Ooooooo! Ooooooo!

What do you mean that wasn’t scary at all?! That was me doing my best ghost impression. OK, so if that wasn’t scary, just check out me and my friends’ fancy dress, and my amazing Dracula costume!

Mr First and friends
Mr First and friends

You don’t think that’s scary either? I bet you’re the sort of person that loves snakes and spiders too. Well, you’d love some of the ways in which Halloween is celebrated around the world. It’s not just pumpkins and dressing up, you know.

Join me on a spooky whistle-stop tour of how different cultures mark All Hallows Eve – but you can call it Halloween!

Latin America

In places like Mexico and Spain, Halloween is marked in dramatic style with the Dia de los Muertos – Day of the Dead. I’ve tried telling Mr. Worry that it’s a time for celebration, and that the name is nothing to be scared of, but he doesn’t believe me. But it’s true! On 1st and 2nd November, for thousands of years, families have celebrated the memory of those who have passed away by putting up temporary altars in their homes.

Day of the Dead. Not as scary as it sounds...
Day of the Dead. Not as scary as it sounds…

China

Halloween-type festivals take place in China, but not at the same time as we’re used to. Teng Chieh happens at the end of the Chinese New Year, and features a Lantern Festival, with lanterns in the shape of various animals, which intend to ward off evil.

Plus, there’s the Festival of Hungry Ghosts, where gifts are offered to appease angry spirits and negative feelings. When I mentioned this to Mr. Greedy, he said it wasn’t just the ghosts that were hungry. But then again, Mr. Greedy’s always hungry!

Austria

Austria's Seleenwoche, or All Souls' Week. Picture credit: SacBee
Austria’s Seleenwoche, or All Souls’ Week. Picture credit: SacBee

Between 30th October and 8th November, Austrians celebrate Seleenwoche (All Souls’ Week) by remembering loved ones. Then they leave bread, water and a lamp on a table before going to bed; it’s all about ‘welcoming the dead souls’.

On the evening of 1st November, All Saints’ Day – when ancestors’ souls are believed to gather – families get together and walk to the graveyards with lanterns (which are later left behind at the graveyard) with the aim of guiding the dead through the dark. Not sure I’d like the sound of going to the cemetery in the dark, but Mr. Brave said there’s nothing to be scared of!

Germany

Now here’s an odd one… Germany has a tradition – still observed by some – where people hide all their knives on Halloween night to avoid any conflict with evil spirits. Actually, Halloween is increasingly popular in Germany, with parties and costumes aplenty, especially in the major cities like Berlin. What would you dress up as? You’ve seen my Dracula costume, but I’m sure you can do better! Tweet me your fancy dress pictures!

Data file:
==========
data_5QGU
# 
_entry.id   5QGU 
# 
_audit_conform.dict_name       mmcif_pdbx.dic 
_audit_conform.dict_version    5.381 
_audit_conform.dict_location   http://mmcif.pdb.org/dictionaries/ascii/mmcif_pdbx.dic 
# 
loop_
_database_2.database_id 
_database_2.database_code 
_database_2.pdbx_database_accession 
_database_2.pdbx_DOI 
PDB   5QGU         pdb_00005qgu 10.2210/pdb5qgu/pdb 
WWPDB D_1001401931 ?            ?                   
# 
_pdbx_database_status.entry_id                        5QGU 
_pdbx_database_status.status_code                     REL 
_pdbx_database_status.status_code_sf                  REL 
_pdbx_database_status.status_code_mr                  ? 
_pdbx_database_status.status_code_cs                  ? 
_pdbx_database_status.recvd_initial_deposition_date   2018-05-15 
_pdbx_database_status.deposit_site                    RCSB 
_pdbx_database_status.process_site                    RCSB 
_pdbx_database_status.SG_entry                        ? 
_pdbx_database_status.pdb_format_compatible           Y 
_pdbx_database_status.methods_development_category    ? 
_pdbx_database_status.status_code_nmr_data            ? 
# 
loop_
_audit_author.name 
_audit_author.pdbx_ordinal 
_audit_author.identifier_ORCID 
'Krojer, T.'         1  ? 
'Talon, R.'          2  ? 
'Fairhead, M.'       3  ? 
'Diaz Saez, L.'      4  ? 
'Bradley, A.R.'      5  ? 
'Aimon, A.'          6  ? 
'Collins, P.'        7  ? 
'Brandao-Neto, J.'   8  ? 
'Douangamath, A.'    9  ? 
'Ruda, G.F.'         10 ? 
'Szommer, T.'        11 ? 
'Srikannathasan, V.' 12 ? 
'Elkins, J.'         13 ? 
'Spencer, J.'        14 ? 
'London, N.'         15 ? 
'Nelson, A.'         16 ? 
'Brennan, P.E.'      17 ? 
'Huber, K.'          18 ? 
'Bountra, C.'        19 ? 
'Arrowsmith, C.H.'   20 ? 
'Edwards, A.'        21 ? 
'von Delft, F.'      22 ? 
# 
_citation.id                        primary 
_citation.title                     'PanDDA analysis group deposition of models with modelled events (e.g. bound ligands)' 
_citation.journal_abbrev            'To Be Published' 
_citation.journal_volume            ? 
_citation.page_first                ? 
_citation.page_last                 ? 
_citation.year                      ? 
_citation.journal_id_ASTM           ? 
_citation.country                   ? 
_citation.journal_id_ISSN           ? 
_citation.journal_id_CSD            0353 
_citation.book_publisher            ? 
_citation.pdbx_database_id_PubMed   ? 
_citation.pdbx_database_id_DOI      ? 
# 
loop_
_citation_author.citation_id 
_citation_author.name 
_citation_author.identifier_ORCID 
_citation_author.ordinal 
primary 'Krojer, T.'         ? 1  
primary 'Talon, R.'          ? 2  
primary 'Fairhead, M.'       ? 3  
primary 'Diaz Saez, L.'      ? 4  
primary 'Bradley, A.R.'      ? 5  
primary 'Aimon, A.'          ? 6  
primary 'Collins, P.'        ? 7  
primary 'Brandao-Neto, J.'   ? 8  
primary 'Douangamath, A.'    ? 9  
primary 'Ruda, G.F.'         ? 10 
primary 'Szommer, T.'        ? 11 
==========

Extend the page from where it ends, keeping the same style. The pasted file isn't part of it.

Czech Republic

Halloween in the Czech Republic, and empty chairs for every member of the family - dead or alive.
Halloween in the Czech Republic, and empty chairs for every member of the family – dead or alive.

Here’s another one that’s a little, well, different. Czechs will traditionally put an empty chair by the fireplace on the evening of Halloween for every member of their relatives, whether they’re living or dead. Speaking of chairs, I once went to sit down, and Little Miss Naughty pulled the chair away right at the last minute. I’ve still got the bruise to prove it…!

Sweden

In Sweden at this time of year, the Alla Helgons Dag festival takes place. It lasts a week and coincides with a national holiday. Now that’s got to be a reason for everyone to celebrate! I love holidays and days off – then again, if you’re Mr. Lazy, every day’s a day off. Well, he’s just soooo lazy!

Japan

Japan's Obon Festival
Japan’s Obon Festival

They don’t celebrate Halloween in Japan, but there’s something similar in summer. For The Obon Festival, people light fires to direct a spirit to its family. Plus, you’ll see red lanterns lit everywhere – it’s so beautiful that even Mr Grumpy would love it.

From hidden knives to empty chairs, every culture has its own particular way of marking Halloween. Whether or not you’re marking the event with a pumpkin, a costume and/or a spot of trick or treating, have fun doing so. But maybe you like the idea of sampling an altogether different type of Halloween.

Perhaps you’ll go somewhere and like it so much, that you’ll decide to stay. Well, if you do, remember my friends at World First. They’ll save you money with your currency transfers, and make it not at all scary.

I hope you have a great Halloween, and don’t forget to follow me on Twitter!

And why not take a look at my very own website – yes! I’ve finally made it!